Sharing Information literacy ideas
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Sharing Information literacy ideas
Ideas to try, share and engage our students with
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Rescooped by Elizabeth Hutchinson from iGeneration - 21st Century Education (Pedagogy & Digital Innovation)
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Helping Students Understand Media Literacy - Media Literacy: A crash course in 60 minutes  by @mluhtala via #Edweb

Helping Students Understand Media Literacy - Media Literacy: A crash course in 60 minutes  by @mluhtala via #Edweb | Sharing Information literacy ideas | Scoop.it
Best content around Robotics Accessibility selected by the EdTech Update community.

Via Tom D'Amico (@TDOttawa)
Elizabeth Hutchinson's insight:
What is meant by free papers? How does it become free? someone has to pay for peoples time...
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RESENTICE's curator insight, March 22, 10:33 AM

Education aux médias et à l'information une priorité nationale

Gabrielle's curator insight, March 29, 4:27 PM

Digital History 

Rescooped by Elizabeth Hutchinson from School libraries for information literacy and learning!
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Engaging Boys in Literacy

"Boys need a sense of purpose in order to engage with what they do. Give them an audience, create real ‘wow’ moments and help develop a love of fiction. Gary Wilson explores some practical ways in which you can help to engage boys."


Via Heather Stapleton, Anu Ojaranta
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Pippa Davies @PippaDavies 's curator insight, March 1, 2013 12:02 PM

Boys love book club!  Teaching wilderness skills by reading Swiss Family Robinson!  

Alison Hewett's curator insight, April 6, 2013 6:33 PM

Tips to help boys

Heather Stapleton's curator insight, October 14, 2013 6:34 AM

New link for this video is https://global.oup.com/education/searchresults?search_input=engaging+boys+in+literacy++video+&region=international#

Rescooped by Elizabeth Hutchinson from K-12 School Libraries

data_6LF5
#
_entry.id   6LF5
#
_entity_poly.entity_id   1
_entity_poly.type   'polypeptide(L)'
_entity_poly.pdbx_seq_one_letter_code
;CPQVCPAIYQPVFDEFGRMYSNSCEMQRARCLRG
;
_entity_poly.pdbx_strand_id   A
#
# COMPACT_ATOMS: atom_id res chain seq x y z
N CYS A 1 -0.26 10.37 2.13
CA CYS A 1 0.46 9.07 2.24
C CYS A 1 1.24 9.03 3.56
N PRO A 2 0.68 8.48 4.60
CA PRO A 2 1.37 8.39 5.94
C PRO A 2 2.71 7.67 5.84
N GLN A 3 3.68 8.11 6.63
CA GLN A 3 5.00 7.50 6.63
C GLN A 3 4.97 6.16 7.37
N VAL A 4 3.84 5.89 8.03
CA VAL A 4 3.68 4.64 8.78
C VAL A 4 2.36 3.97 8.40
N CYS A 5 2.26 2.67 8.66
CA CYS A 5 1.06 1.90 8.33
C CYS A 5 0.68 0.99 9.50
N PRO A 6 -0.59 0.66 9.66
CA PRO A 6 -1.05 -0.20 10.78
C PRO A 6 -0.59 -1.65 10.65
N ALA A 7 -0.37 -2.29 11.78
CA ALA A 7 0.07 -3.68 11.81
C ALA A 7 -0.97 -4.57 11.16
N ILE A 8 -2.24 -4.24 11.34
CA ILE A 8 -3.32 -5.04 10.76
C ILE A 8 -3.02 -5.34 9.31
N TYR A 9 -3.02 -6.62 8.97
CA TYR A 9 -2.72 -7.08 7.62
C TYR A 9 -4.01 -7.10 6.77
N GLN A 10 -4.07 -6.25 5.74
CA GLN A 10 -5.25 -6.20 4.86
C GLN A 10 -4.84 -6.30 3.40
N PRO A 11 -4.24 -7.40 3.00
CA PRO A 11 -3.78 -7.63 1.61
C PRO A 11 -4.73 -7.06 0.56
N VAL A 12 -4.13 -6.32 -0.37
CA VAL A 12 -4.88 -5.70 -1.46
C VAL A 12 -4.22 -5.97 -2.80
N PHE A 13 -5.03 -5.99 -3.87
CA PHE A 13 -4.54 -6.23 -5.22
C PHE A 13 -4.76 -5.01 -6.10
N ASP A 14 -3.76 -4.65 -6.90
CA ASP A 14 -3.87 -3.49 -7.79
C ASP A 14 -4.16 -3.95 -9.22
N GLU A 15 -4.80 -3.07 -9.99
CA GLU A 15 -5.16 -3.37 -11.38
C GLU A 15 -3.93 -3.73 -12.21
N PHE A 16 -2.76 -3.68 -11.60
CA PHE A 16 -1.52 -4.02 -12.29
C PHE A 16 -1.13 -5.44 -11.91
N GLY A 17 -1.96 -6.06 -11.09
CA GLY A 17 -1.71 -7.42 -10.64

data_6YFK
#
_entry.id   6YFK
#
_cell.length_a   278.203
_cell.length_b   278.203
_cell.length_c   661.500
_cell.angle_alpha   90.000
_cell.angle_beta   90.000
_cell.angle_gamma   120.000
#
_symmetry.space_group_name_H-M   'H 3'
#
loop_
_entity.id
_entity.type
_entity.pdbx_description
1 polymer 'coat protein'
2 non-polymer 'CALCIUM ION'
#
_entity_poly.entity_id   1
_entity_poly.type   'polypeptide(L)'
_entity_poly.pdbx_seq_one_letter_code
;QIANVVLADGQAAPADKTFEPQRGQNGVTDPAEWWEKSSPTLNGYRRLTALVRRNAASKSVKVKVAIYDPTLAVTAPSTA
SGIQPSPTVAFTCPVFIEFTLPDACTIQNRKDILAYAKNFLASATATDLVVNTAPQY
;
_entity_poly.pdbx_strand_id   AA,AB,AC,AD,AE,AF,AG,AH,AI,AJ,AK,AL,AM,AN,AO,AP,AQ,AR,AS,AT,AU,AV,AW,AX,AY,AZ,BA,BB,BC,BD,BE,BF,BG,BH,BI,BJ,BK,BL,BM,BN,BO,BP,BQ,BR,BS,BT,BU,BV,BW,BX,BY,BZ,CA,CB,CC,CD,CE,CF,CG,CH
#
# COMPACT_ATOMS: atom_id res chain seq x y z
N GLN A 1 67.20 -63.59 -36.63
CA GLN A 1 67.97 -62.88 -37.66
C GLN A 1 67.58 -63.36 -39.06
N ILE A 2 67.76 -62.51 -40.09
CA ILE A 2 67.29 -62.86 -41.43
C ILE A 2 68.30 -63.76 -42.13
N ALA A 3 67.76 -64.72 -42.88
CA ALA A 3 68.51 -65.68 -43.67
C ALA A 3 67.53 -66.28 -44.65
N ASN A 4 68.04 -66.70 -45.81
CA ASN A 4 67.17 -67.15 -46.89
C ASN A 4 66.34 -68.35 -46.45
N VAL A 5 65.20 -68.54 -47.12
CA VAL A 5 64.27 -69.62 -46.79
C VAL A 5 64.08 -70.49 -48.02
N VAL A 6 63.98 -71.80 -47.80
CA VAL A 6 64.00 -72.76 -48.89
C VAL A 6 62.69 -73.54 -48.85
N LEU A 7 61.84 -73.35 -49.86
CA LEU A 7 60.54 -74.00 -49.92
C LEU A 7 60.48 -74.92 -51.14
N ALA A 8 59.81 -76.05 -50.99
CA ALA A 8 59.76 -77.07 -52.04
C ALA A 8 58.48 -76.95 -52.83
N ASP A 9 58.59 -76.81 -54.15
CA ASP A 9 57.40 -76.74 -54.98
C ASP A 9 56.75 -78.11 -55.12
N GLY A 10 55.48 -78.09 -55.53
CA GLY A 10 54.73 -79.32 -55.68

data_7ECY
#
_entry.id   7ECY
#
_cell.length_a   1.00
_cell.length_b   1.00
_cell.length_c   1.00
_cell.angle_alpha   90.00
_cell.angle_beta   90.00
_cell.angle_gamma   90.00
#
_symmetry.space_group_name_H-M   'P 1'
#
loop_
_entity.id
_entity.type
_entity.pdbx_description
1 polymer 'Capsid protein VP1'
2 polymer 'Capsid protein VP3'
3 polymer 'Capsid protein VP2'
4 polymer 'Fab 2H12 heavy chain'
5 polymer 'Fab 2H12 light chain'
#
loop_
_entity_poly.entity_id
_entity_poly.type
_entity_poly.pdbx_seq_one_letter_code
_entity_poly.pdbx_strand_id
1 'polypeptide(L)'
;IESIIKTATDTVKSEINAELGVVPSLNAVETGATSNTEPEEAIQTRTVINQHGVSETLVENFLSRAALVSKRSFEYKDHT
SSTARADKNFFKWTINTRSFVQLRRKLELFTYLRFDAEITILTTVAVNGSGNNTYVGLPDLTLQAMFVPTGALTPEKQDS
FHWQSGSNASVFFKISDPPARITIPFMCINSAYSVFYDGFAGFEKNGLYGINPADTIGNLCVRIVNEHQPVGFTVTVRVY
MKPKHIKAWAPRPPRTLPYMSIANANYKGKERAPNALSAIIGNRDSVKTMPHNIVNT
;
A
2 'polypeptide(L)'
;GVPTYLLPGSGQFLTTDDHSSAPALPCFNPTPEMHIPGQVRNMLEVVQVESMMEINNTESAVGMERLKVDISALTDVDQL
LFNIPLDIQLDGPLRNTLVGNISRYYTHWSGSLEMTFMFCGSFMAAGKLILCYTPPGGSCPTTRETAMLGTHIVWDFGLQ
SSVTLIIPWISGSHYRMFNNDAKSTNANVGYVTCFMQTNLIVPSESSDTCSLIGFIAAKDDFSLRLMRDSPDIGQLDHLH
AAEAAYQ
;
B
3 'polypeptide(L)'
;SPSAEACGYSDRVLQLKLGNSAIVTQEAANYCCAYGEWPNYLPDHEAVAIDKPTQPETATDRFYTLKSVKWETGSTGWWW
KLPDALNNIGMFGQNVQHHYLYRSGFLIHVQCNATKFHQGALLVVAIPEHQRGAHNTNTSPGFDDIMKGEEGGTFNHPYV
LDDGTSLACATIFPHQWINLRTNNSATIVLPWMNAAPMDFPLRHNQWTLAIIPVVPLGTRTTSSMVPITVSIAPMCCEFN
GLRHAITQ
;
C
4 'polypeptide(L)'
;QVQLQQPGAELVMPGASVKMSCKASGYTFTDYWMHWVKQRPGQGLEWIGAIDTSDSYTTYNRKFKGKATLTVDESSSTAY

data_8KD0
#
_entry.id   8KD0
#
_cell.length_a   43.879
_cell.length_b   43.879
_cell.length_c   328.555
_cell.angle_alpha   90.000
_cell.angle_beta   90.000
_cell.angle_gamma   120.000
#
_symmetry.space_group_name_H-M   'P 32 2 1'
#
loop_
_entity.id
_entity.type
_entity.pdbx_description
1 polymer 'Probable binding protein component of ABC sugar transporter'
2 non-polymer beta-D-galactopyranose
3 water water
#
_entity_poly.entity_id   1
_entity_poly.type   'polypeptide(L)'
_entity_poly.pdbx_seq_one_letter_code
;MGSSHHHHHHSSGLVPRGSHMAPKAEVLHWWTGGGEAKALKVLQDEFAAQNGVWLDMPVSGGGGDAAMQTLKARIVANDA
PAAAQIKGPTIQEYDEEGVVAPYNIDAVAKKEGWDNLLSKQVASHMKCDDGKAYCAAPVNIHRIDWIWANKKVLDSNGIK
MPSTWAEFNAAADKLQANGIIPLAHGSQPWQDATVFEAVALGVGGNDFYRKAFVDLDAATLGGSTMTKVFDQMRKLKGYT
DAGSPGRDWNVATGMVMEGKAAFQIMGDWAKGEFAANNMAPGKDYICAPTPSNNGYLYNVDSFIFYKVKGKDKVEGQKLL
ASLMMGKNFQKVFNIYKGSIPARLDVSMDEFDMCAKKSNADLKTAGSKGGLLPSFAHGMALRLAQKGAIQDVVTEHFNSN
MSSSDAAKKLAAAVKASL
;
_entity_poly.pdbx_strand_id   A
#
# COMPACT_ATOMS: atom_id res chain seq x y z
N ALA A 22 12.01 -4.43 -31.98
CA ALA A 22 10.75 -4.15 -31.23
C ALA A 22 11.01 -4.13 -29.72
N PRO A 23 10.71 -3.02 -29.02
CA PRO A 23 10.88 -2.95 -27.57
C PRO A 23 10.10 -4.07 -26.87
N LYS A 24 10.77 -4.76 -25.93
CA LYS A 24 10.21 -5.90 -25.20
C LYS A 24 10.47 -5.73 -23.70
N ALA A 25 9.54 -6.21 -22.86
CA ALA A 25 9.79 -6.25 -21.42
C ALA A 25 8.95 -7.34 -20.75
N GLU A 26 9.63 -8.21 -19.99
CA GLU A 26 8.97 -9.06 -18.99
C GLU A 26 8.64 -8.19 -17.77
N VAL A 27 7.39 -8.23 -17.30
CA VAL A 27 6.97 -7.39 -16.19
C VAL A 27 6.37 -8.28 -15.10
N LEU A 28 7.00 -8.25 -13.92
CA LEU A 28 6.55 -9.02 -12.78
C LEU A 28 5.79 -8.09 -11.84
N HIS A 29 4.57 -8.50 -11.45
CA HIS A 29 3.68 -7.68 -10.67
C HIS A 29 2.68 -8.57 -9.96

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Educational Leadership:Literacy in Every Classroom:How Knowledge Powers Reading

Educational Leadership:Literacy in Every Classroom:How Knowledge Powers Reading | Sharing Information literacy ideas | Scoop.it
The brain's active processing capacity is finite, so unless knowledge is encoded in long-term memory, having to search for it actually crowds out other forms of cognition. Knowing things helps you think and read successfully.

Via Susan Grigsby @sksgrigsby
Elizabeth Hutchinson's insight:
Embedded non-fiction when reading fiction with students helps with understanding not only of the fiction but how non-fiction is a useful tool for learning. Interesting read.
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Susan Grigsby @sksgrigsby's curator insight, February 3, 3:13 PM
This is a powerful article from Educational Leadership that provides research to back up the fact that prior knowledge is a key component to reading instruction. We tend to think that knowing something is less important nowadays because we can simply Google the answer. Not so, according to author Doug Lemov. This is my take-away: "The brain's active processing capacity is finite, so unless knowledge is encoded in long-term memory, having to search for it actually crowds out other forms of cognition. Knowing things helps you think and read successfully."
This has implications for libraries and how we support reading instruction. To me, it also solidifies the practice of allowing students to check out books that interest them as they emerge as readers and not pigeon-hole them into Lexile ranges. Those little nuggets of information could be just that piece of prior knowledge needed to "think and read successfully" in the future. Enjoy!